Posted by: Standing Solus Christus | June 23, 2006

The Simplicity of God

Today we are embarking upon a new series in reviewing the Belgic Confession, which is the doctrinal standard that my denomination subscribes too.  This is a confession of the Reformed faith (not the only one, there are other good ones too), which is what I believe is the most consistent with Scripture out of all other forms of Christianity.  Thus far, we have been conducting an overview of Basic Christian doctrine common to all orthodox denominations.  However, in the coming weeks we will be reviewing things that are not necessarily common to all Christians.  

The first topic that will be covered is not unique to the Reformed faith, but will find unity among many other denominations.  The confession begins with affirming the belief in God who is defined by His attributes revealed in Scripture.  Our understanding of God is essential to our knowledge of all other things.  The understanding of our Creator also helps us to understand ourselves more accurately, as John Calvin states in his Institutes:   

As a consequence, we must infer that man is never sufficiently touched and affected by the awareness of his lowly state until he has compared himself with God’s majesty. 1.1.3  

There are some people who dismiss the pursuit of knowing God by assigning Him to the category of being unknowable.  However, this is not what the saints throughout history have understood nor is taking serious that fact that God has revealed Himself through His Son, His Word and the creation.  This topic is very timely for my life, since for the last couple months I have been reading about God’s attributes from Francis Turretin and this last week in Tabletalk magazine.  Against this criticism of dismissing the concept of knowing God the June 19 devotional in Tabletalk provides the following response:  

If God is completely unknowable, it is assumed, then no one could possibly know for sure that Jesus alone is the way of salvation.  At the beginning of our study of the divine attributes we must insist on the incomprehensibility of God.  However, incomprehensible does not mean He is totally unknowable…Our Creator is high above us, but when we say He is incomprehensible, we only mean that our minds cannot fully grasp the depths of His being.  Yet we can know true things about Him.  “The Study of God” Tabletalk Ligonier Ministries and RC Sproul, June 2006  

We are also advised in Scripture to seek to know our Creator.  For example, Hosea 6:3:  “So let us know, let us press on to know the Lord.  His going forth is as certain as the dawn; And He will come to us like the rain, like the spring rain watering the earth.” 

Let us concede that we must be humble when seeking to define our Creator.  Since we are finite, to boast that we can possess and exhaustive knowledge of our Creator is folly.  Nonetheless, this does not condone the position of remaining completely ignorant to knowing what God has revealed to us about Him.  After clarifying this, let us proceed with reviewing Article 1 of the Belgic Confession:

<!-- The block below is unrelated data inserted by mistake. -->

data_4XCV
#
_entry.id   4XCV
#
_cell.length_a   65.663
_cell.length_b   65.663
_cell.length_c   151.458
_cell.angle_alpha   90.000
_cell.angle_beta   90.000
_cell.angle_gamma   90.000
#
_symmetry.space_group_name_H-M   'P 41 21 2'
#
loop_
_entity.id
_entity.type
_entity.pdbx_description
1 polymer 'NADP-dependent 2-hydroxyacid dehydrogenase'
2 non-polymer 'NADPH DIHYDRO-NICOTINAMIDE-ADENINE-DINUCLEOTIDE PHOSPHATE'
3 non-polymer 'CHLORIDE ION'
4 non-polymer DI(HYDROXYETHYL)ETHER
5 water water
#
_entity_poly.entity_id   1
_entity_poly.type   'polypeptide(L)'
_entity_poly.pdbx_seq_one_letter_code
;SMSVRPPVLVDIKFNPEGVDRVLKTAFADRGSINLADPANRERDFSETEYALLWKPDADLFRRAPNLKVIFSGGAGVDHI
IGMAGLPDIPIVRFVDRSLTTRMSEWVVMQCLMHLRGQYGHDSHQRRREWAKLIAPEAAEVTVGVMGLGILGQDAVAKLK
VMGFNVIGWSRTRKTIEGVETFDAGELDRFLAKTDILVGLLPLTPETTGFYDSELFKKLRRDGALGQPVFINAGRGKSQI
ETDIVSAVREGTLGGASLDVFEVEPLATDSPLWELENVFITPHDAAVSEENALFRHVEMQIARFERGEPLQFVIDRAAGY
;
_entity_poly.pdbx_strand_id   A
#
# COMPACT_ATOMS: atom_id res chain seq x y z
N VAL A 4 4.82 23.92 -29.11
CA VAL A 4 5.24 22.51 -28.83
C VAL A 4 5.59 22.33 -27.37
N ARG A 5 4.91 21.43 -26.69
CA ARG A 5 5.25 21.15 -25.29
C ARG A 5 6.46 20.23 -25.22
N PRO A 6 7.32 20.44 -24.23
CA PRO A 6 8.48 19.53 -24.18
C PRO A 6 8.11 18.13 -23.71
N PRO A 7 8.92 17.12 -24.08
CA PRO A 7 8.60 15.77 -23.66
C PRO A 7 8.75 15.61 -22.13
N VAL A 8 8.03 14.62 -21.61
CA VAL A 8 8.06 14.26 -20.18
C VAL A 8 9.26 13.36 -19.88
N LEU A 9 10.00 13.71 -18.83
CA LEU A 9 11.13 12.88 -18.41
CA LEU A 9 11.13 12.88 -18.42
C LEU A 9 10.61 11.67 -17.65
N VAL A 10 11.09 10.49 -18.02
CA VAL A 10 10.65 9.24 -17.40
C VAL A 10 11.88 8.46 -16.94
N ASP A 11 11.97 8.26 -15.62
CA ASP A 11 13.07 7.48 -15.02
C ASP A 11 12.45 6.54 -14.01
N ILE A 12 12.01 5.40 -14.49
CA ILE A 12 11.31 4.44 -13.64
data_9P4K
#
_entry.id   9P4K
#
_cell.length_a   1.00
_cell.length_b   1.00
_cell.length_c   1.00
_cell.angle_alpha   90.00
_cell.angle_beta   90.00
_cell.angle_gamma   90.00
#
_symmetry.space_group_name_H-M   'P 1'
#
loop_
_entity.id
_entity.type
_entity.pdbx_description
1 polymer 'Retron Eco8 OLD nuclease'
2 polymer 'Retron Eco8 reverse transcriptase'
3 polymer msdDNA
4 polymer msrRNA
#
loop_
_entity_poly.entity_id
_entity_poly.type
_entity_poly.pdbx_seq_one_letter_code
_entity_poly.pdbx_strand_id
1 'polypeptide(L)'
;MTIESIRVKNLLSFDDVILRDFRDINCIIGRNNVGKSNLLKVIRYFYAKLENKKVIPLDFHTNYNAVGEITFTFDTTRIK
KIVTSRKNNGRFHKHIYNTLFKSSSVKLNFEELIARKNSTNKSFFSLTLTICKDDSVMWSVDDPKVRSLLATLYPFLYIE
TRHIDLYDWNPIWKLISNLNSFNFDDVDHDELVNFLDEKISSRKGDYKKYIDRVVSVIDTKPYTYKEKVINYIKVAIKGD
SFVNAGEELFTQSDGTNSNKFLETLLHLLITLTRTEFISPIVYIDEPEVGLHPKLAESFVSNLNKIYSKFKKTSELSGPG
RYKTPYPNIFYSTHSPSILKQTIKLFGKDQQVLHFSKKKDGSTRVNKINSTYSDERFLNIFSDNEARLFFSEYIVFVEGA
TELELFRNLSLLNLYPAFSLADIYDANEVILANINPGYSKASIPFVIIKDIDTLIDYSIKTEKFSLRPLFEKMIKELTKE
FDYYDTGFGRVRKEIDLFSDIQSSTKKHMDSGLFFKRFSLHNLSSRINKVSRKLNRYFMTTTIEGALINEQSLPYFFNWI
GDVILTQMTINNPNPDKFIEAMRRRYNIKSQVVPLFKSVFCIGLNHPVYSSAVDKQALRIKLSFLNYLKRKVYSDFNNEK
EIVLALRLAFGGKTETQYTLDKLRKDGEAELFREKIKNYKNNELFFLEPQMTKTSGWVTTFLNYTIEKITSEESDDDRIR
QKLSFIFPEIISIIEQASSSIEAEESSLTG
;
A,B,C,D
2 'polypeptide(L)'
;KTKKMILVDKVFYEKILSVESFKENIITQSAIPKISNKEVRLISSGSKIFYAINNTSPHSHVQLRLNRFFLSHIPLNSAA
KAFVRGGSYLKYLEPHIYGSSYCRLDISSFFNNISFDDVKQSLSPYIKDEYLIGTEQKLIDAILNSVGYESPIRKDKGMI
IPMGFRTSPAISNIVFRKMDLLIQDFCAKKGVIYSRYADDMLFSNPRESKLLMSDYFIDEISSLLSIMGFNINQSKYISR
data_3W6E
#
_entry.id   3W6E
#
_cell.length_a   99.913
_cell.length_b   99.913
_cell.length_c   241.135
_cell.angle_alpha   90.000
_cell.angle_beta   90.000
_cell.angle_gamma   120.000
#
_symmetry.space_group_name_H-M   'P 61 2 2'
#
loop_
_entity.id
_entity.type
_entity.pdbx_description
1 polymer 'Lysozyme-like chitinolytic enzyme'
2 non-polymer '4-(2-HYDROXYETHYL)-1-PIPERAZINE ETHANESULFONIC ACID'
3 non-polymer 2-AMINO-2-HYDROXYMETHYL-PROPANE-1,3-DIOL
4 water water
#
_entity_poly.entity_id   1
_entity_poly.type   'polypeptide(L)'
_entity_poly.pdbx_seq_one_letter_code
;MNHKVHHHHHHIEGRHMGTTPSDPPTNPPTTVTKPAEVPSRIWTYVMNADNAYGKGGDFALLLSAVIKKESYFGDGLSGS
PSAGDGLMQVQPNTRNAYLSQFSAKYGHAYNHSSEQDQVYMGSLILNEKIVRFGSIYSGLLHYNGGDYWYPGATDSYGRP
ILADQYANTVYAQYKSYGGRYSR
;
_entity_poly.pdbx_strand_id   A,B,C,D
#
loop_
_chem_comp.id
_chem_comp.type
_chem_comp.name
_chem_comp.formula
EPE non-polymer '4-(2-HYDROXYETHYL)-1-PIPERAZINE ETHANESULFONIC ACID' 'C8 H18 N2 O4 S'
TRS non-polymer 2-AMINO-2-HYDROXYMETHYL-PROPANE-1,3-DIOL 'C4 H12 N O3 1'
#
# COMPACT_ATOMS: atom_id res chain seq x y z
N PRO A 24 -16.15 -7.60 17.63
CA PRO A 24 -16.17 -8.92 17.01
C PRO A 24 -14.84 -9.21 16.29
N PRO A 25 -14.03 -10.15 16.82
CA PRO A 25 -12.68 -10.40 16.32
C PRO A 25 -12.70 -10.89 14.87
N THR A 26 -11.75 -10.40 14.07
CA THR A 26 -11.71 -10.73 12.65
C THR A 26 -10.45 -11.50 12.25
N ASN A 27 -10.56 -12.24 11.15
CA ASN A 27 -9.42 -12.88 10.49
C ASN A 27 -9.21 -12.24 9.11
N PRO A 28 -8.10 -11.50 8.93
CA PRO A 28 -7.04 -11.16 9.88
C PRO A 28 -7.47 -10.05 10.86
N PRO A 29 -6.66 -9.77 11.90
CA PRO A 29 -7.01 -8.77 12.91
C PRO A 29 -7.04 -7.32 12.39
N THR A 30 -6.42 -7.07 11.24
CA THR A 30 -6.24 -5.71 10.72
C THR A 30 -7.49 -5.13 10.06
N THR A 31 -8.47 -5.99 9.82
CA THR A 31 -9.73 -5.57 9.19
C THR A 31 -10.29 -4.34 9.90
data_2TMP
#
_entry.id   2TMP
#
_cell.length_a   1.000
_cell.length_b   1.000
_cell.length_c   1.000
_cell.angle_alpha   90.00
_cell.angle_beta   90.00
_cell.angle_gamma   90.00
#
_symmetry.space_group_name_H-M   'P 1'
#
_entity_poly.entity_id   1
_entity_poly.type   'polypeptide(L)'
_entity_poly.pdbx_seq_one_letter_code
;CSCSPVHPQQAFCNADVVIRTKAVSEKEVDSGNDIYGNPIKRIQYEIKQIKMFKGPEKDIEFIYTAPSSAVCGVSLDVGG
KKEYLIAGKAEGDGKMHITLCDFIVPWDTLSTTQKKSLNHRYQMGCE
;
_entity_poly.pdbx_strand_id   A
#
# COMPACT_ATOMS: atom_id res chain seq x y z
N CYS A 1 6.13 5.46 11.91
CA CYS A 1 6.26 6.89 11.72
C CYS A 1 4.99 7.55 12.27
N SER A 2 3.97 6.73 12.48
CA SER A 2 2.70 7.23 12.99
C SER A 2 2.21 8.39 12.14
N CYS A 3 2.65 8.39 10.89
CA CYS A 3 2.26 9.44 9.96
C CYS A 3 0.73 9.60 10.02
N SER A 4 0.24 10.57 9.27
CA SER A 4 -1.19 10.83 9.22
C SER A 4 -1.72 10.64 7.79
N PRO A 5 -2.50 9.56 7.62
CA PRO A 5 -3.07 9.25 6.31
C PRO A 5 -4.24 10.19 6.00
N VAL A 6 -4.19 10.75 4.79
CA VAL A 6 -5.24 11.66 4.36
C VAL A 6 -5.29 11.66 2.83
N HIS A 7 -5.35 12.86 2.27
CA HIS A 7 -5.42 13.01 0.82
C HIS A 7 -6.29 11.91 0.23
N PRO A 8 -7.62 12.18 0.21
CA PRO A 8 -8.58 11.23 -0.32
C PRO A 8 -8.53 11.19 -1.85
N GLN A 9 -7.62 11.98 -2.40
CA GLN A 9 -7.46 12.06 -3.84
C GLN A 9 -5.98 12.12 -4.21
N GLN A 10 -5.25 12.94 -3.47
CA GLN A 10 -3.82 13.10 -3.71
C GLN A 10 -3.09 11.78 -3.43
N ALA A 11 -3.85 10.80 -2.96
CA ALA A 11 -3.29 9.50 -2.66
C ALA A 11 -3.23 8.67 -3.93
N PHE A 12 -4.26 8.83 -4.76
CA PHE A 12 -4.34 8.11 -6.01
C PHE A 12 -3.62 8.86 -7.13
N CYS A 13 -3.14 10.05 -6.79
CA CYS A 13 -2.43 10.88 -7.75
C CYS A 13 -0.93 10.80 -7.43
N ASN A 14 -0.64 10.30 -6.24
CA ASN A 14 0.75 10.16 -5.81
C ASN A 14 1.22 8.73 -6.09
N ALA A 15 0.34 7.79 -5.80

The Only God – We all believe in our hearts and confess with our mouths that there is a single and simple spiritual being, whom we call God – eternal, incomprehensible, invisible, unchangeable, infinite, almighty; completely wise, just and good, and the overflowing source of all good. 

In the past couple of weeks we have affirmed the belief of only a single God, however the confession goes to state He is also a simple spiritual being.  There are some today who would seek to eliminate this term from our understanding of God.  And at first glance to assert that God is in anyway simple seems to be demeaning to Him.  However, the Reformers here are not in anyway using this term in a derogatory fashion.  No, they are affirming an essential truth that separates the Christian faith from all forms of pantheism.  Pantheistic religions, such as Hinduism, Buddishm, and more ancient relgions such as Gnsoticism and Manicheanism promote the idea that God is all and all is God.  The intent of this term is to affirm that God is a single being and not to be confused with being composed of any created thing.  About this concept, Francis Turretin, comments in his Institutes of Elenctic Theology: 

But as God rejects all composition in himself, so his simplicity hinders him also from being compounded with any created things so as to hold the relation of some part either of matter or form (against the opinion of the Platonists who supposed God to be the soul of the world; and of the Manicheans who held that all creatures were propagated from the essence of God).  This is so both because he is altogether diverse from creatures, and because he is immutable and incorruptible (he cannot coalesce in one with any mutable and corruptible created thing.)  For all composition infers mutations by which a thing becomes part of a whole, which was not before.  3.7.6 

Our God must be separate from the creation, since it is impossible for Him to change or be corrupted.  We are fallen creatures and if we are part of God then that would make Him sinful.  This cannot be, thus we affirm the simplicity of God.



  1. […] As we discussed in our 6/23/06 post, God cannot be confused with the creation itself.  Thus, He remains simple in this sense which must be taken into consideration when shaping our understanding of Him being infinite.  The implications of God’s infinity are that we can never calculate or reach the end of Him.  Thus, there is no end to growing in the knowledge of Him.  Although, we can study God for the rest of our lives we will never arrive at the completion of this study.  We’ll never run out of things to learn or consider about God.    […]

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